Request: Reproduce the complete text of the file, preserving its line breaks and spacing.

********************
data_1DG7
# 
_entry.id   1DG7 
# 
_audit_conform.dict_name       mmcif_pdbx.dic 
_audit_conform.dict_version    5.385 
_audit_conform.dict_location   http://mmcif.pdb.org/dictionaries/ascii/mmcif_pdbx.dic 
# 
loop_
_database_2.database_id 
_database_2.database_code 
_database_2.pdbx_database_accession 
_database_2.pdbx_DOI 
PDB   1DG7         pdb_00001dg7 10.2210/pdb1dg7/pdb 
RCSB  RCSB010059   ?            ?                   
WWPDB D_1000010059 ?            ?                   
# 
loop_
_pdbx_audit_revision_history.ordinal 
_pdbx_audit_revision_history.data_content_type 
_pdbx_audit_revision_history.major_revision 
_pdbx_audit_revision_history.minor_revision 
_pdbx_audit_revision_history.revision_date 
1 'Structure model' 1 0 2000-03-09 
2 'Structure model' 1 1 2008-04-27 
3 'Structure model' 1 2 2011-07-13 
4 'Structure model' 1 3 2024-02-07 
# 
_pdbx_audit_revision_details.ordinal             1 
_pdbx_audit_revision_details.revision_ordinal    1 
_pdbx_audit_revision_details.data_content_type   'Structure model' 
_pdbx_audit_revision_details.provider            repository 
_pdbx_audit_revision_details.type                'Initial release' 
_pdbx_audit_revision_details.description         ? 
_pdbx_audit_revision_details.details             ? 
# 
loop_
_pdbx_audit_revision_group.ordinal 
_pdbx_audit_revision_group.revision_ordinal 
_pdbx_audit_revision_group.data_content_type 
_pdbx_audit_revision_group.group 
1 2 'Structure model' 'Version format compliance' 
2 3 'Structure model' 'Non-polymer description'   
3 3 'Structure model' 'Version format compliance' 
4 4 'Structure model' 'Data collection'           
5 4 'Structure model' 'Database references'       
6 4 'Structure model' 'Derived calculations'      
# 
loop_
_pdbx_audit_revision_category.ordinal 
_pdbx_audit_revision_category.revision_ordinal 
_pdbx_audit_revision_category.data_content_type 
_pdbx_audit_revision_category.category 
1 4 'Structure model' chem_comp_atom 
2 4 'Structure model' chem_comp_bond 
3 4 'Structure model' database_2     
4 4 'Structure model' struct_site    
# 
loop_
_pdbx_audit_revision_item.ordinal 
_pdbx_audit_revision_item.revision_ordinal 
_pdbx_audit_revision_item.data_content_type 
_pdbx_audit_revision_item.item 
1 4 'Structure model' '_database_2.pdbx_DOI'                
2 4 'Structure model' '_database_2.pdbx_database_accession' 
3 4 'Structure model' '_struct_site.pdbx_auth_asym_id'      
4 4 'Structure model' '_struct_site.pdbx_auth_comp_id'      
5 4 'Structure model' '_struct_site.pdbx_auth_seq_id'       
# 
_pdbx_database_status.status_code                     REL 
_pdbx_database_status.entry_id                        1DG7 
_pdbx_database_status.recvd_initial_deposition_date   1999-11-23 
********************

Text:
data_1DG7
# 
_entry.id   1DG7 
# 
_audit_conform.dict_name       mmcif_pdbx.dic 
_audit_conform.dict_version    5.385 
_audit_conform.dict_location   http://mmcif.pdb.org/dictionaries/ascii/mmcif_pdbx.dic 
# 
loop_
_database_2.database_id 
_database_2.database_code 
_database_2.pdbx_database_accession 
_database_2.pdbx_DOI 
PDB   1DG7         pdb_00001dg7 10.2210/pdb1dg7/pdb 
RCSB  RCSB010059   ?            ?                   
WWPDB D_1000010059 ?            ?                   
# 
loop_
_pdbx_audit_revision_history.ordinal 
_pdbx_audit_revision_history.data_content_type 
_pdbx_audit_revision_history.major_revision 
_pdbx_audit_revision_history.minor_revision 
_pdbx_audit_revision_history.revision_date 
1 'Structure model' 1 0 2000-03-09 
2 'Structure model' 1 1 2008-04-27 
3 'Structure model' 1 2 2011-07-13 
4 'Structure model' 1 3 2024-02-07 
# 
_pdbx_audit_revision_details.ordinal             1 
_pdbx_audit_revision_details.revision_ordinal    1 
_pdbx_audit_revision_details.data_content_type   'Structure model' 
_pdbx_audit_revision_details.provider            repository 
_pdbx_audit_revision_details.type                'Initial release' 
_pdbx_audit_revision_details.description         ? 
_pdbx_audit_revision_details.details             ? 
# 
loop_
_pdbx_audit_revision_group.ordinal 
_pdbx_audit_revision_group.revision_ordinal 
_pdbx_audit_revision_group.data_content_type 
_pdbx_audit_revision_group.group 
1 2 'Structure model' 'Version format compliance' 
2 3 'Structure model' 'Non-polymer description'   
3 3 'Structure model' 'Version format compliance' 
4 4 'Structure model' 'Data collection'           
5 4 'Structure model' 'Database references'       
6 4 'Structure model' 'Derived calculations'      
# 
loop_
_pdbx_audit_revision_category.ordinal 
_pdbx_audit_revision_category.revision_ordinal 
_pdbx_audit_revision_category.data_content_type 
_pdbx_audit_revision_category.category 
1 4 'Structure model' chem_comp_atom 
2 4 'Structure model' chem_comp_bond 
3 4 'Structure model' database_2     
4 4 'Structure model' struct_site    
# 
loop_
_pdbx_audit_revision_item.ordinal 
_pdbx_audit_revision_item.revision_ordinal 
_pdbx_audit_revision_item.data_content_type 
_pdbx_audit_revision_item.item 
1 4 'Structure model' '_database_2.pdbx_DOI'                
2 4 'Structure model' '_database_2.pdbx_database_accession' 
3 4 'Structure model' '_struct_site.pdbx_auth_asym_id'      
4 4 'Structure model' '_struct_site.pdbx_auth_comp_id'      
5 4 'Structure model' '_struct_site.pdbx_auth_seq_id'       
# 
_pdbx_database_status.status_code                     REL 
_pdbx_database_status.entry_id                        1DG7 
_pdbx_database_status.recvd_initial_deposition_date   1999-11-23 